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IRS lien limited to one-half interest of taxpayer.

A taxpayer made a lease-to-own arrangement with his parents. Before the conditions of the contract were fulfilled, both parents died with no will. The IRS said the taxpayer should be considered the owner of the entire property under the terms of the lease-to-own arrangement. A federal district court ruled that the terms of the lease-to-own contract weren't fulfilled before the death of the second parent, so the taxpayer inherited one-half of the property and his sister inherited the other half as tenants in common. Therefore, the IRS could only attach a lien to one-half of the property.

(Dase v. Commissioner, DC AL September 23, 20129, 124 AFTR ? 20129-5281.)

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IRS answers questions about virtual currency transactions.

The IRS has issued additional guidance about how to report virtual currency transactions. Virtual currency includes things like BitCoin. The guidance includes new Revenue Ruling 2019-24 and frequently asked questions (FAQs) on its web site.

Taxpayers should be aware that any transaction involving virtual currency can have a tax consequence.

I've written a blog post summarizing these items. Here's a link to that blog post. http://www.michaelgraycpa.com/posts/irs-gives-more-guidance-for-virtual-currency-transactions/.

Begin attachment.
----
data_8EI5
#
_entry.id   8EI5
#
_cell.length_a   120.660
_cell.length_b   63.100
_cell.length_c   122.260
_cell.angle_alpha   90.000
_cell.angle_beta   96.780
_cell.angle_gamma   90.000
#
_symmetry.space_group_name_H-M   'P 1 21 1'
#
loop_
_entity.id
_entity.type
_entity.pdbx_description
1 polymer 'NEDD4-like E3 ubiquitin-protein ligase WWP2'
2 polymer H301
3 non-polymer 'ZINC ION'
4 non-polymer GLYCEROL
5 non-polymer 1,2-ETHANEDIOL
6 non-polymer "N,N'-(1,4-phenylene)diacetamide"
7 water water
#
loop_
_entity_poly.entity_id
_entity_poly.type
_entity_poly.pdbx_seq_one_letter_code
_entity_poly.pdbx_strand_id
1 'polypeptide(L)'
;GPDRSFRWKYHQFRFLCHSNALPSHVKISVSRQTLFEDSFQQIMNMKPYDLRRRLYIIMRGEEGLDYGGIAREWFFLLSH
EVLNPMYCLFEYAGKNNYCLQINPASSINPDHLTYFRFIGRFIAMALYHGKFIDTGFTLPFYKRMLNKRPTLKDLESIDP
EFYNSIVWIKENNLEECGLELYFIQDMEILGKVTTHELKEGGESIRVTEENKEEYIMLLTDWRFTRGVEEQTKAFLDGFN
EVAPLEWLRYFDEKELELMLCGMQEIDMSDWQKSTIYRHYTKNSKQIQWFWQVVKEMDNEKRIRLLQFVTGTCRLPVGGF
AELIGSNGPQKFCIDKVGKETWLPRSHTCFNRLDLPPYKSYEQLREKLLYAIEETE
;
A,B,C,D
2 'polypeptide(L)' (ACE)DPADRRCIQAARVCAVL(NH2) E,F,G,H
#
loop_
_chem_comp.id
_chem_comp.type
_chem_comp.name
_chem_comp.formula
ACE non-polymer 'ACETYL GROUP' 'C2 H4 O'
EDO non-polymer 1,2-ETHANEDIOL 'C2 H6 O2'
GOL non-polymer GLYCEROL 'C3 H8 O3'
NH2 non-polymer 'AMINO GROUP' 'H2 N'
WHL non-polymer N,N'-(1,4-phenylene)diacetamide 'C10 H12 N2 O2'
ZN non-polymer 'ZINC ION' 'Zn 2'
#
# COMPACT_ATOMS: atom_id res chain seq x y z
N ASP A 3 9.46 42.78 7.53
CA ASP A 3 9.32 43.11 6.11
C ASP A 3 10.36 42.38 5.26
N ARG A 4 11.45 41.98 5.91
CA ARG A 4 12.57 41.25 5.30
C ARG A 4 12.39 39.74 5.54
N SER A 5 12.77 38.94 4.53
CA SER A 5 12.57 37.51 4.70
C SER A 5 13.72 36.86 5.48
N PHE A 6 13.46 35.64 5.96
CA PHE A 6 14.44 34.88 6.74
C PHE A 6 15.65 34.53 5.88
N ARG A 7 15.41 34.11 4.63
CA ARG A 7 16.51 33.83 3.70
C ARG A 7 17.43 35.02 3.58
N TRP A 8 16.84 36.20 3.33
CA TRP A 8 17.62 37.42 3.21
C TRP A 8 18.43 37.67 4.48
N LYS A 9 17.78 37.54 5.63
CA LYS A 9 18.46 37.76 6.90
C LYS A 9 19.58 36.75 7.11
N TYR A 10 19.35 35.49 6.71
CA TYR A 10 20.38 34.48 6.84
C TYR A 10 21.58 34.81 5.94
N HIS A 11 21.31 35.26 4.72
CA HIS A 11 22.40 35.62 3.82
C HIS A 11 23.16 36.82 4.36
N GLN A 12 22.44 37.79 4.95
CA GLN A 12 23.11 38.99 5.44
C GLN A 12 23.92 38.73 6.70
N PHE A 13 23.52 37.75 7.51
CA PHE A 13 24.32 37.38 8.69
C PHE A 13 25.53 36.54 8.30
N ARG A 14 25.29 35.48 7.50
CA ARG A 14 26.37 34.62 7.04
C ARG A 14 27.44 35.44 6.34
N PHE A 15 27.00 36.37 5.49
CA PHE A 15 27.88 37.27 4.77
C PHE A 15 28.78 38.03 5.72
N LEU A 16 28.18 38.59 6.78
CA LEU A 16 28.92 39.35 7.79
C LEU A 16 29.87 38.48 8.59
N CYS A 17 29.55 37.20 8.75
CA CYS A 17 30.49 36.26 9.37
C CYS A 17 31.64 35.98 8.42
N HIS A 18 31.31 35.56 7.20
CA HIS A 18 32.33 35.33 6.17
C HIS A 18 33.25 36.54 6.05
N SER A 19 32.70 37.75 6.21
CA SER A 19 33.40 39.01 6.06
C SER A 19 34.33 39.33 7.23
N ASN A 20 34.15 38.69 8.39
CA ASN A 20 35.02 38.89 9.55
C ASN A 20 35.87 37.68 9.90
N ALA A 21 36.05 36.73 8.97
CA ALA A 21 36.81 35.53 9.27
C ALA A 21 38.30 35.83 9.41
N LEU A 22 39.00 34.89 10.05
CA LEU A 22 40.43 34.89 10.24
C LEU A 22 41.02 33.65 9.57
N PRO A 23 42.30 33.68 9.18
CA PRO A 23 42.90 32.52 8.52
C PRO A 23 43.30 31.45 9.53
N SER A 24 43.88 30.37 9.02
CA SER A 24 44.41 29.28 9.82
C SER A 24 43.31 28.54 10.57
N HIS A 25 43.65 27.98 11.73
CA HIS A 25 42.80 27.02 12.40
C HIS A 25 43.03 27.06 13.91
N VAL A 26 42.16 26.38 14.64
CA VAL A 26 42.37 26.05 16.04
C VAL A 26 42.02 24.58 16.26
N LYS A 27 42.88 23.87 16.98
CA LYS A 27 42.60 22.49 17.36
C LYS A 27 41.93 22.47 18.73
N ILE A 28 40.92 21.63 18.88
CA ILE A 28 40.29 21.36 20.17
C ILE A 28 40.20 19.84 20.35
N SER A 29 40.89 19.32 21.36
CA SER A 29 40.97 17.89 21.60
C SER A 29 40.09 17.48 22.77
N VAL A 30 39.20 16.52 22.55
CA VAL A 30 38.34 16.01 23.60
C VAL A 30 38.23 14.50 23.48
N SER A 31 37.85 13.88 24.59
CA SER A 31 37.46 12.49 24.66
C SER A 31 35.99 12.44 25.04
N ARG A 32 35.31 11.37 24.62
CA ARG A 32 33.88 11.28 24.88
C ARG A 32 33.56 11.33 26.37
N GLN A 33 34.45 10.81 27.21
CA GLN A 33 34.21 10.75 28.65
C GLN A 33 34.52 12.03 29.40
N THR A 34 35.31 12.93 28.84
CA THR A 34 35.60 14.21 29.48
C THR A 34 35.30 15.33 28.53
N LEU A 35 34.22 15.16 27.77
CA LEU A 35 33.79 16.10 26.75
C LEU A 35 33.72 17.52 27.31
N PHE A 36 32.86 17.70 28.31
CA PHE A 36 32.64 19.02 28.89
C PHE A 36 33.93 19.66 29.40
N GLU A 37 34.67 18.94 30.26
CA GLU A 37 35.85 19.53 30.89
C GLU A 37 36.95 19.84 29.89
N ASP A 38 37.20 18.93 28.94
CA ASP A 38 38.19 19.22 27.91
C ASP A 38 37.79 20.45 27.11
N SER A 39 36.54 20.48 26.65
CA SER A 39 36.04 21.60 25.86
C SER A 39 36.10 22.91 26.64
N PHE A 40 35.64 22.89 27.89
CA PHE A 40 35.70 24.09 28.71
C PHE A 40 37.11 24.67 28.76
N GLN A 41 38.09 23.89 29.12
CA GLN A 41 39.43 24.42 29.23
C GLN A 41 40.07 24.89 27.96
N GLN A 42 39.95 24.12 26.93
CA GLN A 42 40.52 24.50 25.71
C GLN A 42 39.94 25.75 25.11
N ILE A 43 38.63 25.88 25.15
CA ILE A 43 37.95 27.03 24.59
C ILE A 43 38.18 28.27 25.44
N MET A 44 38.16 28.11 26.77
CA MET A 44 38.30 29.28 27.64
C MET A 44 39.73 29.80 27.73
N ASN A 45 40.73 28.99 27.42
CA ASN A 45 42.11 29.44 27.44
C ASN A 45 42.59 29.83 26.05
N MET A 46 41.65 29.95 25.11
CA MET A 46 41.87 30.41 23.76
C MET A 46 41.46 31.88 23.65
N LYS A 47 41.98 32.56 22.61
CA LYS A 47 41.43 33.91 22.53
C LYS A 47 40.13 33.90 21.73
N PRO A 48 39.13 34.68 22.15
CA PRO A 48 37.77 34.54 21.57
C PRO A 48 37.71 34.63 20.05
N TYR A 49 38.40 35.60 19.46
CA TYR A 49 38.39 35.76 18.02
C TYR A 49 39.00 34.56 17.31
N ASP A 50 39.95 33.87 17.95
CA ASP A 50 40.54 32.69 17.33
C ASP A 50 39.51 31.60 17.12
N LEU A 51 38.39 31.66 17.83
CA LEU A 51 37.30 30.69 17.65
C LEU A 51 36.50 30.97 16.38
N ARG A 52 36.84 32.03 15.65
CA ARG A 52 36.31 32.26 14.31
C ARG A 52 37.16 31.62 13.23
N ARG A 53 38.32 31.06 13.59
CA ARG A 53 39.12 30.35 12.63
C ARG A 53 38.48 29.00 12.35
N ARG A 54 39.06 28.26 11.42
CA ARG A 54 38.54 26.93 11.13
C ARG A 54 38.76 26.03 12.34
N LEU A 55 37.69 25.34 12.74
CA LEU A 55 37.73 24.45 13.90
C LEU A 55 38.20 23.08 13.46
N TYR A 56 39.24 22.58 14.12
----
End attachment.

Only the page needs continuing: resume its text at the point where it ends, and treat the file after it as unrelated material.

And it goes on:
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Dependency exemptions and tax credits denied.

A married couple, who were pastors of a church, provided housing, clothing and food to three children of a friend, who was homeless. They also supported the wife's father, who received $8,796 during 2012 for Social Security.

At the request of the children's mother, they claimed dependency exemptions and child tax credits for the children. They also claimed a dependency exemption for the wife's father.

The Tax Court upheld the IRS in denying the exemptions and tax credits. The children weren't qualifying relatives of the taxpayers and might have been qualifying children of their mother, and the Social Security income of the wife's father exceeded the annual exemption amount for 2012, so the taxpayers didn't qualify for the exemptions or credits.

(Saunders v. Commissioner, TC Summary Opinion 2019-29, September 30, 2019.)

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S corporation that previously terminated its election couldn't distribute old accumulated adjustment account tax-free.

A federal district court upheld the IRS in holding an S corporation that had previously terminated an S election and re-elected to be an S corporation couldn't distribute its undistributed accumulated adjustment account under the previous election. The taxpayer didn't meet the requirement under Internal Revenue Code Section 1377(b) that the account be distributed within one year after the corporation was an S corporation under the previous election.

(Tomseth v. Commissioner, DC OR September 27, 2019, 124 AFTR 2d ? 2019-5304.)

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IRS explains why religious objectors can't claim a child tax credit.

The IRS has issued an information letter explaining why taxpayers with a religious objection to Social Security may no longer claim the child tax credit for a child without a Social Security number.